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Breaking the Silence
Half Moon takes cynical approach toward Turkey
KurdishCinema.com - February 22, 2008
By Elif Tunca *
The Turkish military and police receive their
fair share of criticism from renowned
Kurdish-Iranian filmmaker Bahman
Ghobadi's latest feature-length movie,
"Niwemang" (Half Moon), which focuses on
the tough journey of a group of musicians
heading to a concert in Kurdistan (Iraq).
The movie was presented to the press as
part of the ongoing Istanbul International
Film Festival this week ahead of its
screening in festival theaters on April 10. "Half Moon," which is among the 15 films running
in the international competition of the festival, tells the story of an old Kurdish musician
named Mamo who sets out on a journey to Iraq with his sons for a concert after the fall of
Saddam Hussein. During the journey, a middle-aged man who is Mamo's follower escorts
them as a driver of a borrowed orange mini bus. Mamo gathers his sons, one by one, from
different areas. When the last son joins the team, he tells Mamo that the village elders
have predicted that Mamo should not take the trip because as the full moon approaches,
something awful will happen to him. However Mamo insists on continuing his journey.
Meanwhile, Mamo also intends to secretly include into his band Hesho, a woman singer
who lives, along with 1,334 other women, in exile. The Iranian police notice her and stop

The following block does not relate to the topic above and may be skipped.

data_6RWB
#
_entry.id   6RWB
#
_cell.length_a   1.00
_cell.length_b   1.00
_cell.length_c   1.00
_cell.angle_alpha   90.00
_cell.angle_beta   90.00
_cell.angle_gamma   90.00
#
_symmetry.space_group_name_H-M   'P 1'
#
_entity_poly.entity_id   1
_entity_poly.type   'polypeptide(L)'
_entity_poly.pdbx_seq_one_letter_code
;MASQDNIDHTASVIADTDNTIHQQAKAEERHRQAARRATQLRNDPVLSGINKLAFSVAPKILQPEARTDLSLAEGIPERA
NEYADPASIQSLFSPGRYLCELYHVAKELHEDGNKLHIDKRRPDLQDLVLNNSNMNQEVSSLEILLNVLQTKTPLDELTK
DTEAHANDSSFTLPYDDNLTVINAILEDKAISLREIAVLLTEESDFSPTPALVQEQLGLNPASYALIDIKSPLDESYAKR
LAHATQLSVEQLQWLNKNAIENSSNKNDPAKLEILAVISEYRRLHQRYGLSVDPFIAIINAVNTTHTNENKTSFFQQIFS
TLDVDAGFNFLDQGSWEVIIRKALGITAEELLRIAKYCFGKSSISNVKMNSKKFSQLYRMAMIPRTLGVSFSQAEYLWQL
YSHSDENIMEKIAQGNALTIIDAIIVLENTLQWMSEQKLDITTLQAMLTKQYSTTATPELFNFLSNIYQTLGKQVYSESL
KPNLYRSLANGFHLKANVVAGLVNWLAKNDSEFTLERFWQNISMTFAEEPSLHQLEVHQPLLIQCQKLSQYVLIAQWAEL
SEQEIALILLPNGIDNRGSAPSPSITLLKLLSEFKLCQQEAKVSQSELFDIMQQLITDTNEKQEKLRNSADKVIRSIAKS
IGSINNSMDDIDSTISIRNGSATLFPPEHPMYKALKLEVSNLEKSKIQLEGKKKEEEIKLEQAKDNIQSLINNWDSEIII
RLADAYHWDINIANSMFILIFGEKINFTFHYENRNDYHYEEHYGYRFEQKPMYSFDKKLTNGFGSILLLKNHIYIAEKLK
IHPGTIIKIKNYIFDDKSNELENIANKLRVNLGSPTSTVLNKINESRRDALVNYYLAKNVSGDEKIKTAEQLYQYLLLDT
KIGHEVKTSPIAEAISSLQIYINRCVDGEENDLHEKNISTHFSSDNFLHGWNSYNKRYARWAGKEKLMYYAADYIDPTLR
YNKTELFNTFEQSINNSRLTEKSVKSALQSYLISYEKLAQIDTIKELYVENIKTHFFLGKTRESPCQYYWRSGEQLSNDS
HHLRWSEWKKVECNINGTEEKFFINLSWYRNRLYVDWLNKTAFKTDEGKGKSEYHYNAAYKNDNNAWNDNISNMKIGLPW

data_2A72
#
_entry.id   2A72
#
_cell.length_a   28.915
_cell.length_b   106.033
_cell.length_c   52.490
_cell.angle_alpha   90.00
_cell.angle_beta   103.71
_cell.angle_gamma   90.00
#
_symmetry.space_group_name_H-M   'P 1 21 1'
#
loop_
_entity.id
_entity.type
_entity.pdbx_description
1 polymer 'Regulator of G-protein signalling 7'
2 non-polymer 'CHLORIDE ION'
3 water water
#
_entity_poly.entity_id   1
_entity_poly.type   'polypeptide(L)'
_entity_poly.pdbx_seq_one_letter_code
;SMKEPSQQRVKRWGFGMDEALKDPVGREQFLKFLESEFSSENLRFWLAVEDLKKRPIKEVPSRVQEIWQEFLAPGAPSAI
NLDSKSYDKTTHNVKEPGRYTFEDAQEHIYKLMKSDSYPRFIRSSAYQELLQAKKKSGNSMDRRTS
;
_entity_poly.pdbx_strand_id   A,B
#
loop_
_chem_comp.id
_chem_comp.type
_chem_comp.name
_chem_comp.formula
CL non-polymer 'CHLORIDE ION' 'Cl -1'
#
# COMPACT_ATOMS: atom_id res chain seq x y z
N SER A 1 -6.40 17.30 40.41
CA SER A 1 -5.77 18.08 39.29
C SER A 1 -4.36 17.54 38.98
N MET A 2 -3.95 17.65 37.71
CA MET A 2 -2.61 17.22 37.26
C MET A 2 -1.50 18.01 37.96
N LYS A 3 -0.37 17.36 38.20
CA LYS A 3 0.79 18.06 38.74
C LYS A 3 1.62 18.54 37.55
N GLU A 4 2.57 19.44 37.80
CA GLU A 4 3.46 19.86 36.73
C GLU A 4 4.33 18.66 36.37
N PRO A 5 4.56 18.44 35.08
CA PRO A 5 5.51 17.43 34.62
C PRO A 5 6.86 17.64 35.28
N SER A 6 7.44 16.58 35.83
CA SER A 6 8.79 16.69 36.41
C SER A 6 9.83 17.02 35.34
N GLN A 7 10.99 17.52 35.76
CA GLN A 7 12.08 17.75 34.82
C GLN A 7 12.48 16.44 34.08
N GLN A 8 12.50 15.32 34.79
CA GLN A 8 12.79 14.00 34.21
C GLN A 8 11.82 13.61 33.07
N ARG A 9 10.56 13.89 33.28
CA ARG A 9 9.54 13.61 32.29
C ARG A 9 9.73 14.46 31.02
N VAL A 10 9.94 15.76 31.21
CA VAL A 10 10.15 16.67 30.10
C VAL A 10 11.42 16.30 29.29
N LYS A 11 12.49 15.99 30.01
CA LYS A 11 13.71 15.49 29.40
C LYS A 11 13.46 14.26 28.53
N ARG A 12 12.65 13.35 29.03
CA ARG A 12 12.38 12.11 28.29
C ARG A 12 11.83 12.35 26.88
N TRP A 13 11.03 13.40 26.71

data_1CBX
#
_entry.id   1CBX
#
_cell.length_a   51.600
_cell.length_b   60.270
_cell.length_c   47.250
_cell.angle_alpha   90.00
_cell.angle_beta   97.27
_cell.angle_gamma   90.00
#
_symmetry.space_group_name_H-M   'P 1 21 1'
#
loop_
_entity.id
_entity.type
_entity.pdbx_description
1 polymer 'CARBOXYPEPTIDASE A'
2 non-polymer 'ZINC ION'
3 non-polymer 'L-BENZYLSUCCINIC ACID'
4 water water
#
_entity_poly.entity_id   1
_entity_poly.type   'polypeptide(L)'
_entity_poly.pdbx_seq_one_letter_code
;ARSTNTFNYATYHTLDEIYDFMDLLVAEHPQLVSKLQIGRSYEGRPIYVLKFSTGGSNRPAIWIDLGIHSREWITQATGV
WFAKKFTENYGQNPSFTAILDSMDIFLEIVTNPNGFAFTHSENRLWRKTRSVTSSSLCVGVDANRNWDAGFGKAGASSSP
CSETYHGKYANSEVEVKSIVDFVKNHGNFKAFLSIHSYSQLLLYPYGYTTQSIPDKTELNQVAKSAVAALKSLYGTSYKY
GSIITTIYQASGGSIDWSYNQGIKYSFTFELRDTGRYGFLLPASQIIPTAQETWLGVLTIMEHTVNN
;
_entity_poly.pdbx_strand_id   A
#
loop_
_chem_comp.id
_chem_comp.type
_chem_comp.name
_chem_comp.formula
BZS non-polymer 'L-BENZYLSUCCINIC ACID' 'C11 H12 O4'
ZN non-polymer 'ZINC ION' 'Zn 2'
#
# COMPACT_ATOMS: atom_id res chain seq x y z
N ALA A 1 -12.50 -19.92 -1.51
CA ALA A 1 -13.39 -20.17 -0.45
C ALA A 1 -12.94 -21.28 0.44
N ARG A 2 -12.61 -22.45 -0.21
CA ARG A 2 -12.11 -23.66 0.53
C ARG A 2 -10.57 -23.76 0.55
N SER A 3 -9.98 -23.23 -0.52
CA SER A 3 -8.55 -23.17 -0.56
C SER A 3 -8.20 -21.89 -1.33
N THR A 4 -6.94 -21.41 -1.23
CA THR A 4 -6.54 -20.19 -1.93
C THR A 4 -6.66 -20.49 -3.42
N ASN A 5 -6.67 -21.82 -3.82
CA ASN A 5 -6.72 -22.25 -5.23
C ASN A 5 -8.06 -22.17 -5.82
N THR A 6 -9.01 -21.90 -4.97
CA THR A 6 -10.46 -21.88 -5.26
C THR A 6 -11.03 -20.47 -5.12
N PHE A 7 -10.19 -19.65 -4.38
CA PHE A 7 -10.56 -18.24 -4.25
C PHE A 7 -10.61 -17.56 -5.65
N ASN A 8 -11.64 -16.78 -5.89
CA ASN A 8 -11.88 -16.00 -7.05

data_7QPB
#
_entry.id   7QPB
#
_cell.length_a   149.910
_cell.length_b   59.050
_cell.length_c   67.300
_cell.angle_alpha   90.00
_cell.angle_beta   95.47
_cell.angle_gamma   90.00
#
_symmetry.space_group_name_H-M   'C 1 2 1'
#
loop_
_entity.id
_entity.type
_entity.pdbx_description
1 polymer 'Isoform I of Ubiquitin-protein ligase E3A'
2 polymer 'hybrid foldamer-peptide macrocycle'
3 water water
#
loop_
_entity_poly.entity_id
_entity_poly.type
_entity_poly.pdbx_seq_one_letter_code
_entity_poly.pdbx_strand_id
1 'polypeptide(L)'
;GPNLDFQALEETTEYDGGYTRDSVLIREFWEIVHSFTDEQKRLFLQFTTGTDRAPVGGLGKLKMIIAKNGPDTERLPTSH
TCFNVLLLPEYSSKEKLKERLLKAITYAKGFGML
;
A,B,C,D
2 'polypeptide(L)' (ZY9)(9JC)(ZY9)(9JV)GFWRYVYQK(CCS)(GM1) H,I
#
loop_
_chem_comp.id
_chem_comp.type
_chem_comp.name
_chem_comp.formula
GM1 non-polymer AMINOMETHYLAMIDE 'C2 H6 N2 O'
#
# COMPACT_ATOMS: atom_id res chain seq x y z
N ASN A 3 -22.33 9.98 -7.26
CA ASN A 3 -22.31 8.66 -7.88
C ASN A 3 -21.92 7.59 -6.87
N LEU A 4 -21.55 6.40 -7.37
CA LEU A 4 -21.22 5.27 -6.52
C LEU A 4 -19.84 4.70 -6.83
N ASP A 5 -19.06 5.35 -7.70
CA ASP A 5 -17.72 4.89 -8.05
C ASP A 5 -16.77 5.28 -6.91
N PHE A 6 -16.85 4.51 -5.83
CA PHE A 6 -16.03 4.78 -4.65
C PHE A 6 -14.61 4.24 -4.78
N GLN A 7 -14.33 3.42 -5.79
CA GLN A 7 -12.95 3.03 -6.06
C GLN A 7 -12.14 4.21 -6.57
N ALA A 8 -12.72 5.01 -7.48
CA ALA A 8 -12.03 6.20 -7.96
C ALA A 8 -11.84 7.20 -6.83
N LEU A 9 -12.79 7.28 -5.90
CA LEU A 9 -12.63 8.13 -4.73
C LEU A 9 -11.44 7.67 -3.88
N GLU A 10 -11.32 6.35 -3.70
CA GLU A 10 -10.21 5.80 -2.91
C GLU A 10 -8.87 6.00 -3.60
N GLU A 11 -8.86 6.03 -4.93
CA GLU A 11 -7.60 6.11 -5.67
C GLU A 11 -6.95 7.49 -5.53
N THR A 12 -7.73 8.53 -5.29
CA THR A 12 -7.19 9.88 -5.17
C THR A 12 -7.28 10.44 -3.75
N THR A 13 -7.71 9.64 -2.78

them, so Mamo and his band decide to reach Iraq through different routes. Their path is
split for some time after they reach the Iranian-Turkish border. When they meet up again,
they find their driver crying in the middle of the street. A dialogue between Kako the driver,
Mamo's son Shaho, and a young girl who joined them on the road, reads as follows:
Shaho: What are you doing here? Why are you crying?
The famous Kurdish director Bahman Ghobadi - Half Moon, Winner of the 2006 Inspiration
Award at Mountain film in Telluride, and the Award at the 2004 Maui Film Festival.
Kako: I could not stand it. I, my camera and my rooster were in a coffin. The car moved.
Then I heard some people speaking Turkish. Suddenly the coffin opened and I saw four
policemen coming toward me. I don't know Turkish. The only word I know is "seni
seviyorum" [Turkish for 'I love you'] and I don't even remember what it means. They were
about to kill me. They kicked and beat me. Look what they have done to me! They took my
jacket, my camera. They cut my hair. One of them beheaded my rooster, saying it had bird
flu. They made a kebap out of it and ate it before my eyes. Another one of them took
Mamo's saz, broke and burnt it.
The girl: Where are the others?
Shaho: Turkish soldiers shot my brother after we were sent to the Iraq border with the
cyclists. My other brother took him to Iran.
The role given to Turkish
soldiers and police, who do
not appear in the entire
storyline of the movie, seems
a little bit merciless.
Ghobadi was in Turkey two
years ago to introduce his
movie "Turtles Can Fly,"
which is set in a Kurdish
refugee camp on the Iraqi-
Turkish border. Ghobadi,
upon questions regarding
the criticism to "Turtles Can
Fly," had then told reporters
that he saw a highly
politicized atmosphere in the
region depicted in the movie. He said people of the region were always talking on
"suffering, exile and massacres" and that the two main influences on Kurdish life were
"war and politics."
Azize Tan, the director of the İstanbul Film Festival, believes "Half Moon" is not a criticism of
the Turkish military or the police. "These people are trying to cross into a country illegally.
Moreover, there is a man who says 'I love you' to a policeman he sees. The film rather
depicts the senselessness of these people in a humorous tone," she says. "What we
want is all kinds of ideas to be debated freely in order for people to get to know each other
Maybe the film's screening on April 12, to be attended by Ghobadi, would serve as good
grounds for mutual understanding.
* source: Turkish Zaman / 05 April 2007